¶8 We have read and considered the brief submitted by counsel and have reviewed the entire record. Leon, 104 Ariz. at 300, 451 P.2d at 881. We find no reversible error. All of the proceedings were conducted in compliance with the Arizona Rules of Criminal Procedure, and the sentences imposed were within the statutory range. Defendant was present at all critical phases of the proceedings and was represented by counsel. The jury was properly impaneled and instructed. The jury instructions were consistent with the offenses charged. The record reflects no irregularity in the deliberation process.
¶9 The court properly denied Dillon's Rule 20 motion. A judgment of acquittal is appropriate only when there is "no substantial evidence to warrant a conviction." Ariz. R. Crim. P. 20(a). Substantial evidence is such proof that "reasonable persons could accept as adequate and sufficient to support a conclusion of defendant's guilt beyond a reasonable doubt." State v. Mathers, 165 Ariz. 64, 67, 796 P.2d 866, 869 (1990) (citation omitted). "Reversible error based on insufficiency of the evidence occurs only where there is a complete absence of probative facts to support the conviction." State v. Soto-Fong, 187 Ariz. 186, 200, 928 P.2d 610, 624 (1996).
I. Count 1
¶10 A person commits aggravated criminal damage by intentionally or recklessly, and without permission, "[d]efacing, damaging or tampering with any utility or agricultural infrastructure or property, construction site or existing structure for the purpose of obtaining nonferrous metals." A.R.S. § 13-1604(A)(4). The property manager testified that the stolen pipes were copper ("nonferrous metal") . Dillon was driving the vehicle R.H. saw in the garage, and the missing pipe was next to his seat. The passenger was the person R.H. saw standing next to the yellow car who said, "[L]et's go, " when R.H.'s security vehicle entered the garage. Based on the evidence presented, reasonable jurors could find that Dillon or his accomplice took copper piping from the garage.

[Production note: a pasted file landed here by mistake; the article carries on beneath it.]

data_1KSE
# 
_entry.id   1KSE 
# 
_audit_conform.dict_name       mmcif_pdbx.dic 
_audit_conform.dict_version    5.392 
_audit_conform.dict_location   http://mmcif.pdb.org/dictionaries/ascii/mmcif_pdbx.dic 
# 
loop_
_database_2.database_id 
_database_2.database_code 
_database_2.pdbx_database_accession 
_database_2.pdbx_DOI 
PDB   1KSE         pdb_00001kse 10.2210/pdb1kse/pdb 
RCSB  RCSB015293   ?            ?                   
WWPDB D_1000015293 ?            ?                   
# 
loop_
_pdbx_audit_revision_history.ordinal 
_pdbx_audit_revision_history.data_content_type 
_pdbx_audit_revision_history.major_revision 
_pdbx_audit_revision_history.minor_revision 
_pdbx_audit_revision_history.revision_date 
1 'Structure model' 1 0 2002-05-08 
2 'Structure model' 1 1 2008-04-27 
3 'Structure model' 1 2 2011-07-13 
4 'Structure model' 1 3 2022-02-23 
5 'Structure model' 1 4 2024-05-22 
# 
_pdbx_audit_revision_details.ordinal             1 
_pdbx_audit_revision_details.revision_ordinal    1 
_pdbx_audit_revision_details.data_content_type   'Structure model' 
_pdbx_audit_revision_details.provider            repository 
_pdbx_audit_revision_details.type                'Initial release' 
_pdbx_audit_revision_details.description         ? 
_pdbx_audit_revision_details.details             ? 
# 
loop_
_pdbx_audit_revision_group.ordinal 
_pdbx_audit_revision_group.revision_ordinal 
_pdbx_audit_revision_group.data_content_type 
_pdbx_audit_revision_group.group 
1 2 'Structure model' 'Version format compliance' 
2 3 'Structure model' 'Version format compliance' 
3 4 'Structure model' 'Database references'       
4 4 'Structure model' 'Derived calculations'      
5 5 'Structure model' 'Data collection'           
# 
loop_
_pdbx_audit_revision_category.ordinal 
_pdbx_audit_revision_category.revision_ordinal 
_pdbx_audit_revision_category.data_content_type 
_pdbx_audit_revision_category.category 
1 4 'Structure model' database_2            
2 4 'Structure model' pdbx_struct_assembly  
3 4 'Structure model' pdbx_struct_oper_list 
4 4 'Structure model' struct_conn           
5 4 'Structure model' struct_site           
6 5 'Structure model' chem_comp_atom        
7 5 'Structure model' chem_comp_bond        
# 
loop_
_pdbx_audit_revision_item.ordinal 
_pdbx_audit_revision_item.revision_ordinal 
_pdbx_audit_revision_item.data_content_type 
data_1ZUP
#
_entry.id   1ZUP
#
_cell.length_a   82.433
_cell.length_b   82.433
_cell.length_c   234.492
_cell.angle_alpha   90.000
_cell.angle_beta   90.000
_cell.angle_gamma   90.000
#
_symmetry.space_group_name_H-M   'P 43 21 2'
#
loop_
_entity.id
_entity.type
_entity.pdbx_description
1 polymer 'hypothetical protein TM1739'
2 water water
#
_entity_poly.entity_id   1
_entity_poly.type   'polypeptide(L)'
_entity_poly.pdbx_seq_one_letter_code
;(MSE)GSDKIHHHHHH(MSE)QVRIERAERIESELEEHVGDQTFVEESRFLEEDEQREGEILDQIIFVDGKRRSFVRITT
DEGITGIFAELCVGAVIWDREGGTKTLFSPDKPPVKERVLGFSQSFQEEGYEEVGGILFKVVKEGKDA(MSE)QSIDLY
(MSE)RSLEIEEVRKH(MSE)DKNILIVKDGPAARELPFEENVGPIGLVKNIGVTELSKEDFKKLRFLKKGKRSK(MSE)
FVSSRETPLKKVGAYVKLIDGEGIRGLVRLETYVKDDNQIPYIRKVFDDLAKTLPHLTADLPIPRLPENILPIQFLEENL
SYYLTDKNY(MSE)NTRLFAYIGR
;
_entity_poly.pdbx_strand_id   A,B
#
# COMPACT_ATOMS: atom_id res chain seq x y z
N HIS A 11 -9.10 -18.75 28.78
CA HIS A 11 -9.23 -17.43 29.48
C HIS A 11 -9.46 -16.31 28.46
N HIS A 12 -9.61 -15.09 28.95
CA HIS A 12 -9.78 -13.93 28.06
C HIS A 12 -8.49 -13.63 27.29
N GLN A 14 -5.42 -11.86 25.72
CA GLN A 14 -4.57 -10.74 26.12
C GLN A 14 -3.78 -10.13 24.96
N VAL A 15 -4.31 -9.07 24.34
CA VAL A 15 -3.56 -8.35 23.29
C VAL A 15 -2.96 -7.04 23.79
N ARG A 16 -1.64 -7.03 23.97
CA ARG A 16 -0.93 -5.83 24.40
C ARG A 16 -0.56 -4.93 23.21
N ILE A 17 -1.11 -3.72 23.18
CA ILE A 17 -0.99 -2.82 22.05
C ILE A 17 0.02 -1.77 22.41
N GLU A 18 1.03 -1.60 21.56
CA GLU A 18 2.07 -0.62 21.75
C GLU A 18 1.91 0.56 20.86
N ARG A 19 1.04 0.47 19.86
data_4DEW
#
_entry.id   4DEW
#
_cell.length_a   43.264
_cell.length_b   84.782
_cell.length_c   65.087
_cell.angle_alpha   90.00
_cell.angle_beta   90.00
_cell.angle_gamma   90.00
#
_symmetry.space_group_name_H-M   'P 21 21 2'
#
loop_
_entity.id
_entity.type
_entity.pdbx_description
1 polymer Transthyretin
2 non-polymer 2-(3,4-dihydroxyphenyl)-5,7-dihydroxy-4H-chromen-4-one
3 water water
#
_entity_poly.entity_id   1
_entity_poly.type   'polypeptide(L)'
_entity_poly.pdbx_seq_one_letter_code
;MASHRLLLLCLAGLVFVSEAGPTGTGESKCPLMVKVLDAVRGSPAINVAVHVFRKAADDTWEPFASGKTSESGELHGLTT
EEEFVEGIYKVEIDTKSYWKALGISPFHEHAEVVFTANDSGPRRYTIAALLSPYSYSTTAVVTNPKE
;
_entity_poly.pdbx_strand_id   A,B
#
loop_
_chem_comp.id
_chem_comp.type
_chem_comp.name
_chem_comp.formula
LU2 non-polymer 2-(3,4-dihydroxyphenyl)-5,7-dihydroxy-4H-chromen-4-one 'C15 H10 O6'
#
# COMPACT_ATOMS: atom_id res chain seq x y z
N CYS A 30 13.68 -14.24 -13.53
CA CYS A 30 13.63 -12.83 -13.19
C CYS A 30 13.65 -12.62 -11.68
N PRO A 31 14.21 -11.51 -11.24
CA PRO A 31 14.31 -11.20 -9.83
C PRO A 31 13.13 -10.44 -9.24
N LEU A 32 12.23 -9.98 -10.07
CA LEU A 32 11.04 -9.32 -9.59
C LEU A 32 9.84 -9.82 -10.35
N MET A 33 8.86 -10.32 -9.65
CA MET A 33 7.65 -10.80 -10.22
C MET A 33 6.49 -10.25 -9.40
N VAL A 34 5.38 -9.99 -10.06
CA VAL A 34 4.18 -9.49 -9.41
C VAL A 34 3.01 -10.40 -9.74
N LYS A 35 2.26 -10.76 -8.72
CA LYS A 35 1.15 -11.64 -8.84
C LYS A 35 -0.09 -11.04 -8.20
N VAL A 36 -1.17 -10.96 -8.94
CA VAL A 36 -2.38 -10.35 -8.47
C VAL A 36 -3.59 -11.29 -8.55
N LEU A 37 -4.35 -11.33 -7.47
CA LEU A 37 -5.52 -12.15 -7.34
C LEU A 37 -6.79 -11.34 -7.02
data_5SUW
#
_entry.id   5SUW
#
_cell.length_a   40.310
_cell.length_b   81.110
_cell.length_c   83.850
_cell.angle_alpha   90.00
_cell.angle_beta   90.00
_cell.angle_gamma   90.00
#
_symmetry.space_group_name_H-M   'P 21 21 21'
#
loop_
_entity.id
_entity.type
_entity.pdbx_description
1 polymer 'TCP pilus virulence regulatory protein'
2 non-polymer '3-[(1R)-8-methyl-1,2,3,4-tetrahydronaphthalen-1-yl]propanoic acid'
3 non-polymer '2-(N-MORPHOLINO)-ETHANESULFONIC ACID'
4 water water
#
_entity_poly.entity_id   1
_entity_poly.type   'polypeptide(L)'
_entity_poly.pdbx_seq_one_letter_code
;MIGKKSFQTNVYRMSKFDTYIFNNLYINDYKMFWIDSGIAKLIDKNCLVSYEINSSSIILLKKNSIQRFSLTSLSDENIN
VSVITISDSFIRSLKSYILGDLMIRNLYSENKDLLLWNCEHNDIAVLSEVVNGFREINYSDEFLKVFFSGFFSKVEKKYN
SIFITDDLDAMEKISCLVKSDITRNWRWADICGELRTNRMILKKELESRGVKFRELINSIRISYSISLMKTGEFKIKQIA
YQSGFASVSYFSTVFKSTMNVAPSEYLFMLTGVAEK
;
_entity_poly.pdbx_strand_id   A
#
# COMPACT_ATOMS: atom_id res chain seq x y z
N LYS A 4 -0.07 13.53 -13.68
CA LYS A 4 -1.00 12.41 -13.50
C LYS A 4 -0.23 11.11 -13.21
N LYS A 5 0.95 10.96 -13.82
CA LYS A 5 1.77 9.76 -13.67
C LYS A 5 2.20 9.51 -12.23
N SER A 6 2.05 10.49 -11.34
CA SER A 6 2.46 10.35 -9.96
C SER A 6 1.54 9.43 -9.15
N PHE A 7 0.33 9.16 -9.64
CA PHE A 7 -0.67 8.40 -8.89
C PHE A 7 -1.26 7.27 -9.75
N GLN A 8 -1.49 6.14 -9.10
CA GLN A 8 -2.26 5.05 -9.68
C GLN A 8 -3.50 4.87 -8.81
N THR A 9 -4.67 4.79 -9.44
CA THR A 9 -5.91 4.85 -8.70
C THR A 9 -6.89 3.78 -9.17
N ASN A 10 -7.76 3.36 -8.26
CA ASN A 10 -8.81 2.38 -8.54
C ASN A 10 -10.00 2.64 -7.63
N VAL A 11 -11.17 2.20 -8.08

II. Count 2
¶11 A person commits burglary in the third degree by "[e]ntering or remaining unlawfully in or on a nonresidential structure . . . with the intent to commit any theft or any felony therein." A.R.S. § 13-1506(A)(1). The car Dillon was driving was in the garage, the location from which the copper pipe was stolen. Dillon told an officer "he didn't work, that's why he was doing this." Reasonable jurors could conclude from the trial evidence that Dillon went to the garage, a non-residential structure, intending to steal copper piping, or that he aided or assisted an accomplice in its removal.
III. Count 3
¶12 A person who possesses any "tool, instrument or other article adapted or commonly used for committing any form of burglary" is guilty of possession of burglary tools. A.R.S. § 13-1505(A)(1). Possession can be actual or constructive. State v. Cox, 214 Ariz. 518, 520, ¶¶ 9-10, 155 P.3d 357, 359 (App. 2007). "Constructive possession exists when the prohibited property 'is found in a place under [the defendant's] dominion [or] control and under circumstances from which it can be reasonably inferred that the defendant had actual knowledge of the existence of the [property].'" Id. at ¶ 10.
¶13 A police officer testified that copper is a soft metal and "shear-type cutting tools or loppers, " like those found next to Dillon in the vehicle, were often used to cut it. The officer further testified that he had found gloves like those seized from the vehicle at similar crime scenes. The cutting tool contained residue similar to the copper pipe. Reasonable jurors could infer that the cutting tool and gloves were used to steal the pipe. And from their location in the vehicle, as well as Dillon's possession of that vehicle, jurors could conclude that Dillon actually or constructively possessed the items.
¶14 We affirm Dillon's conviction and sentence. Counsel's obligations pertaining to Dillon's representation in this appeal have ended. Counsel need do nothing more than inform Dillon of the status of the appeal and his future options, unless counsel's review reveals an issue appropriate for submission to the Arizona Supreme Court by petition for review. State v. Shattuck, 140 Ariz. 582, 584-85, 684 P.2d 154, 156-57 (1984). On the court's own motion, Dillon shall have 30 days from the date of this decision to proceed, if he desires, with an in propria persona motion for reconsideration or petition for review.
CONCURRING: LAWRENCE F. WINTHROP, Presiding Judge, JON W. THOMPSON, Judge